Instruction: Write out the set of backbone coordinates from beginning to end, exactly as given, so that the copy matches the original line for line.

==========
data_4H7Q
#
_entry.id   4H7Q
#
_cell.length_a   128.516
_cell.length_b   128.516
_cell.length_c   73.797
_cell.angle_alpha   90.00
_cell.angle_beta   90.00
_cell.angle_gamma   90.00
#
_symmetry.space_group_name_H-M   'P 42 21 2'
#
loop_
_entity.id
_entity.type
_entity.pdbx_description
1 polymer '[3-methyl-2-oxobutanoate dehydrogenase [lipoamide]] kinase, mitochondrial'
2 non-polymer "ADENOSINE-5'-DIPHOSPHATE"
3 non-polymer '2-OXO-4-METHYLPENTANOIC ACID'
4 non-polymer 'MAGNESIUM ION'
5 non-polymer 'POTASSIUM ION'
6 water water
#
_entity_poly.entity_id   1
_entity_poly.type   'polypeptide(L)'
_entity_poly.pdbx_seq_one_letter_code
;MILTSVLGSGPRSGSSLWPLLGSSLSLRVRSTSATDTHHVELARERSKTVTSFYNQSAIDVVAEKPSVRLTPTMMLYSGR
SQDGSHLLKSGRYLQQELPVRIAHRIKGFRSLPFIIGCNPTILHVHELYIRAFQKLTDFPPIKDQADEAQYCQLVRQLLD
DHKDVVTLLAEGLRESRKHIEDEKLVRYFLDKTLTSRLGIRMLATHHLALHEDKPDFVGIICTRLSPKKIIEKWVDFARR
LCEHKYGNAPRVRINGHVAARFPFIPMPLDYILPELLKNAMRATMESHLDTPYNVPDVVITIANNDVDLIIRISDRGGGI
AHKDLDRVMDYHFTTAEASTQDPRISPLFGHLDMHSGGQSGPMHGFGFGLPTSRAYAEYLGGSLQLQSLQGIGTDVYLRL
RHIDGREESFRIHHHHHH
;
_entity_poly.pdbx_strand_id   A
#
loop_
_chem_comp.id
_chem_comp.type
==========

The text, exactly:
data_4H7Q
#
_entry.id   4H7Q
#
_cell.length_a   128.516
_cell.length_b   128.516
_cell.length_c   73.797
_cell.angle_alpha   90.00
_cell.angle_beta   90.00
_cell.angle_gamma   90.00
#
_symmetry.space_group_name_H-M   'P 42 21 2'
#
loop_
_entity.id
_entity.type
_entity.pdbx_description
1 polymer '[3-methyl-2-oxobutanoate dehydrogenase [lipoamide]] kinase, mitochondrial'
2 non-polymer "ADENOSINE-5'-DIPHOSPHATE"
3 non-polymer '2-OXO-4-METHYLPENTANOIC ACID'
4 non-polymer 'MAGNESIUM ION'
5 non-polymer 'POTASSIUM ION'
6 water water
#
_entity_poly.entity_id   1
_entity_poly.type   'polypeptide(L)'
_entity_poly.pdbx_seq_one_letter_code
;MILTSVLGSGPRSGSSLWPLLGSSLSLRVRSTSATDTHHVELARERSKTVTSFYNQSAIDVVAEKPSVRLTPTMMLYSGR
SQDGSHLLKSGRYLQQELPVRIAHRIKGFRSLPFIIGCNPTILHVHELYIRAFQKLTDFPPIKDQADEAQYCQLVRQLLD
DHKDVVTLLAEGLRESRKHIEDEKLVRYFLDKTLTSRLGIRMLATHHLALHEDKPDFVGIICTRLSPKKIIEKWVDFARR
LCEHKYGNAPRVRINGHVAARFPFIPMPLDYILPELLKNAMRATMESHLDTPYNVPDVVITIANNDVDLIIRISDRGGGI
AHKDLDRVMDYHFTTAEASTQDPRISPLFGHLDMHSGGQSGPMHGFGFGLPTSRAYAEYLGGSLQLQSLQGIGTDVYLRL
RHIDGREESFRIHHHHHH
;
_entity_poly.pdbx_strand_id   A
#
loop_
_chem_comp.id
_chem_comp.type